Extension:Translate/Mass migration tools

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Project Outline[edit | edit source]

The MediaWiki Translate extension has a page translation feature that allows structured translation of wiki pages. It makes the task of translation easier by providing a user-friendly interface that consists of text strings split into translation units. Non-translatable content (for example, images) is excluded from the process of translation. Though that makes the job easy with a rich editor supporting various languages, a lot of effort is required to prepare the page for translation, i.e, the page under question first needs to be converted into a format that would be recognized by the Translate extension. The process of preparing the page for translation needs to take into consideration various markups which becomes a tedious task when done manually. Plus, wikis have a lot of legacy content that still needs to be prepared for translation.

Thus, with this motivation, the project aims to facilitate this conversion and thereby save manual time and effort. The tool developed would thus make the page translatable, and once that is done, it would import the translations (which were present before the page was made translatable) into the Translate extension. Thus, the entire process of importing translations, which involved a significant amount of manual effort gets automated by this project.

Bug on Bugzilla[edit | edit source]

Thread on Mailing List[edit | edit source]

Announcement on Wikitech-l

Participation[edit | edit source]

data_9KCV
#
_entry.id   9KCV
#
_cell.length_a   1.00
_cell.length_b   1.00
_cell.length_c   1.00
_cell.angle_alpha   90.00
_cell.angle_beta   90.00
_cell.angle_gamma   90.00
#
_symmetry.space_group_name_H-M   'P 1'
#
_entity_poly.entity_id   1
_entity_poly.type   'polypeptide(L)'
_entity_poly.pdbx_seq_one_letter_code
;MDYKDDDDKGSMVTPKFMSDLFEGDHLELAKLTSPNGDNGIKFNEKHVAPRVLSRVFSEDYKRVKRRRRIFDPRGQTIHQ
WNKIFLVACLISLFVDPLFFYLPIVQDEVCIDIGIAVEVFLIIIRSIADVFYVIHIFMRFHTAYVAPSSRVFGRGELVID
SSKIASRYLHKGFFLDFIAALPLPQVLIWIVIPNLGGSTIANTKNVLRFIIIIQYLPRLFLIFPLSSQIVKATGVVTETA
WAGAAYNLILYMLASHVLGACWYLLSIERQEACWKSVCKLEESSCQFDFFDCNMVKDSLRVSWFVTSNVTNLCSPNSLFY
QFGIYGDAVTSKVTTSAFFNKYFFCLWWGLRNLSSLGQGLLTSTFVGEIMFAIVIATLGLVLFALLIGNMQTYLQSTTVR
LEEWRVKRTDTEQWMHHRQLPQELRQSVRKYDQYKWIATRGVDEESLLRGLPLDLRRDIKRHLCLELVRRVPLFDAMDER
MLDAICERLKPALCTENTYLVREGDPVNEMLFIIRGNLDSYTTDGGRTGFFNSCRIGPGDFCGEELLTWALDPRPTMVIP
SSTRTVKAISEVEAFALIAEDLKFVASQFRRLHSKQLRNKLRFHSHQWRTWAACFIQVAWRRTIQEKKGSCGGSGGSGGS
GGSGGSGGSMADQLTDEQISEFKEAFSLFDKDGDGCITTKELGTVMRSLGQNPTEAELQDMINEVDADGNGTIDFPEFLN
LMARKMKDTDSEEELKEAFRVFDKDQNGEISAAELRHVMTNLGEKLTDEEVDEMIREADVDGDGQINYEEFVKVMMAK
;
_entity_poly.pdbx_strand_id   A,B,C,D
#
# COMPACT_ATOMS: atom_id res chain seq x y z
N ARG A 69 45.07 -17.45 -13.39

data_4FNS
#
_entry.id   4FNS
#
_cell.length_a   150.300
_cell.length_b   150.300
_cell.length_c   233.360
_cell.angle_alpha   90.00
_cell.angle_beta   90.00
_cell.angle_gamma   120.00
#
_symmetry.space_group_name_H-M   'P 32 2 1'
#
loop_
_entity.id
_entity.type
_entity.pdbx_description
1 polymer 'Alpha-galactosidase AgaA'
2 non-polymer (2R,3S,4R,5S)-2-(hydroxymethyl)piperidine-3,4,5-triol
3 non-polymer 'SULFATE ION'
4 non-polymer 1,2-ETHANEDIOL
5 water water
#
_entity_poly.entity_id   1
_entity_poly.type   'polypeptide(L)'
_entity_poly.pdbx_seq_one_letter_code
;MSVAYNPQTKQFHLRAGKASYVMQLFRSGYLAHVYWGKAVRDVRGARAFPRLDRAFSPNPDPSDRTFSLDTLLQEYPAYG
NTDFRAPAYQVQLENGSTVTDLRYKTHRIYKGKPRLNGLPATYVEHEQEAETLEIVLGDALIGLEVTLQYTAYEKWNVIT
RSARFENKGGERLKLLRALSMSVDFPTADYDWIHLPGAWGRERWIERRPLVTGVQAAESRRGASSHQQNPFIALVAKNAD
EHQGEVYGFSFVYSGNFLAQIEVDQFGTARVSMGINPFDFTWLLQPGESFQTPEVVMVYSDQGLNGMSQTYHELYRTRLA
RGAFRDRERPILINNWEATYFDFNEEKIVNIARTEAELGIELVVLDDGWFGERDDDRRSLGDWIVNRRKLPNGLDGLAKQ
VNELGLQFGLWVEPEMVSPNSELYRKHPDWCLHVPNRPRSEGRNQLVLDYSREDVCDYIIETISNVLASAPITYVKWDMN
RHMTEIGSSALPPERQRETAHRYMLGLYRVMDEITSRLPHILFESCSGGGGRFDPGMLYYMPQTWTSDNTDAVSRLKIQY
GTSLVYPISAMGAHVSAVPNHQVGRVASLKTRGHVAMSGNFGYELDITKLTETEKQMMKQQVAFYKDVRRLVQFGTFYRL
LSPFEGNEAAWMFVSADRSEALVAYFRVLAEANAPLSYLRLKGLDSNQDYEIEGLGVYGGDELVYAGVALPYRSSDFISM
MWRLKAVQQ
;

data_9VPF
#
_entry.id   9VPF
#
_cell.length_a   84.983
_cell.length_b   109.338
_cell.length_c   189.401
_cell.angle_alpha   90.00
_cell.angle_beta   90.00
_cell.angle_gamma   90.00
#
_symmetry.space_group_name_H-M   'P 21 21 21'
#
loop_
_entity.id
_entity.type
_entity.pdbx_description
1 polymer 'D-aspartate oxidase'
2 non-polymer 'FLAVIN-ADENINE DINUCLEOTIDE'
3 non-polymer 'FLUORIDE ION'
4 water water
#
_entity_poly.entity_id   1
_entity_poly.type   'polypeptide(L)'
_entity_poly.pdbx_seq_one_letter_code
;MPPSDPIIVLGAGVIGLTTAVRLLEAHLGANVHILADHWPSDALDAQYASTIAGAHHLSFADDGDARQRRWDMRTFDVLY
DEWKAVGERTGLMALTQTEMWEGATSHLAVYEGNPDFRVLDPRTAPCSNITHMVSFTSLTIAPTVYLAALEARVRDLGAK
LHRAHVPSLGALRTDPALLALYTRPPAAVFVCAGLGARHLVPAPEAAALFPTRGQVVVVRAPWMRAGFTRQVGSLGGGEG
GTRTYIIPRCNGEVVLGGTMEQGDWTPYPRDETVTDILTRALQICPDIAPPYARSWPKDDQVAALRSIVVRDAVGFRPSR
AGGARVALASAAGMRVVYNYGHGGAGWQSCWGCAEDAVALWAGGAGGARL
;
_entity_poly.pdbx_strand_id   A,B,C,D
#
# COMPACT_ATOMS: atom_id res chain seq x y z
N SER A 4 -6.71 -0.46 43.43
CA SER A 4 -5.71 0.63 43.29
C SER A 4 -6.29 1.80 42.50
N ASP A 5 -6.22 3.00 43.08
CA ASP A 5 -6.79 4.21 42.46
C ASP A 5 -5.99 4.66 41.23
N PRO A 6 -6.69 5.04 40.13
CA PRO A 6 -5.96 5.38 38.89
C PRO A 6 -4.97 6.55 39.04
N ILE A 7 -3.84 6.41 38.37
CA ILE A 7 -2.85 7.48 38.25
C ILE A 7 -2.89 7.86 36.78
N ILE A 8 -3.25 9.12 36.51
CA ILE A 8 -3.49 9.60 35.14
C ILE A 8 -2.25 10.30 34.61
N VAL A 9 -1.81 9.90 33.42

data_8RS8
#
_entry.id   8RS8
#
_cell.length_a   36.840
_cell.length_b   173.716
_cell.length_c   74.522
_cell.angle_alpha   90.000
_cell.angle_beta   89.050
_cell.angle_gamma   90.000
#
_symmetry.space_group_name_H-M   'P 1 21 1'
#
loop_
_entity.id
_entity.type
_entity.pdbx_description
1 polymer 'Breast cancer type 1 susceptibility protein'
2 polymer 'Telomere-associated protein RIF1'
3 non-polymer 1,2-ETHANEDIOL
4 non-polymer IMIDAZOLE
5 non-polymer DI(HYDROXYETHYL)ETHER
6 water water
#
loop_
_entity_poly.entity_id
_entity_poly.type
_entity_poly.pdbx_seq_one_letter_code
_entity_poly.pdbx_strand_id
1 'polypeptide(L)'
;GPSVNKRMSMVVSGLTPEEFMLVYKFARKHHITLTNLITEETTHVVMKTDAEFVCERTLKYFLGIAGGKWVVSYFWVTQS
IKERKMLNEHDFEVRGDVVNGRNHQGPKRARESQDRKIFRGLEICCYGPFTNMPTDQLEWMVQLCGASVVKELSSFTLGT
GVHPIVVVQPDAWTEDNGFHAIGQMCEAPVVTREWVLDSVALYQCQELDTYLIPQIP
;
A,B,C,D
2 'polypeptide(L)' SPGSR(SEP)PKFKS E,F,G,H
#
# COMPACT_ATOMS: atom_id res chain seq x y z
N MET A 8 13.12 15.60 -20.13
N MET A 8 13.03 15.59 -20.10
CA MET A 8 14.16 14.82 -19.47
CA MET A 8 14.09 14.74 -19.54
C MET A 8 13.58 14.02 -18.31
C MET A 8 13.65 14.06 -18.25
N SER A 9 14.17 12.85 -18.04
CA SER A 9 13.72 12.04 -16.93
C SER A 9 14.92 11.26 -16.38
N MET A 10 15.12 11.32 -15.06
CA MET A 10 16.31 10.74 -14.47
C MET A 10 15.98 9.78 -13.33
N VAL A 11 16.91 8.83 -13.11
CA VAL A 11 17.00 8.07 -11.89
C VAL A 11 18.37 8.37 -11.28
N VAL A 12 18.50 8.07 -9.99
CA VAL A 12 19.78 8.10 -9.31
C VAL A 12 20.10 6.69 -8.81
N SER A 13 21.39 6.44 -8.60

IRC has always been my first option whenever I am stuck at something. I never hesitate to ask questions, however silly they might be. I would be available on IRC by the nickname BPositive on channels such as #mediawiki, #mediawiki-i18n, #wikimedia-dev. I am also suscribed to different mailing lists such as wikitech-l, mediawiki-i18n, translators-l, Mediawiki-India and I would appreciate all discussions related to my project to be carried on the above mentioned IRC channels and mailing lists.

I have a blog where I can update all the progress of my proposed project. I would also write weekly/monthly reports on MediaWiki itself to keep the community updated about the project.

The approach[edit | edit source]

The project aims at creating a tool which will essentially work as follows:

Step 1: Make the page translatable: This would involve -

  1. Getting the raw source text of the page in question. This can be done using the Parsing API
  2. Removing the {{Languages}} template, if present, and adding the <languages/> tag at the top of the page
  3. Adding the <translate>.....</translate> tags
  4. Converting the various elements into their translatable equivalents as per the markup examples. (Basically, to cut it short, this step of the tool would convert the manual document into code, as per my understanding)
  5. Adding {{Langcat}} for all the Categories
  6. Once all the necessary changes have been made, the page under question would be saved with the updated text, upon user confirmation.

The page is now ready for translation. The user can mark the page for translation now, after which the Translation Extension will perform its job of breaking it into translation units.

Step 2: Import the translations: This would involve

  1. Getting the list of languages in which the translation exists for the page under question
  2. For each of the languages:
    1. Grab the latest version of the page before FuzzyBot's edit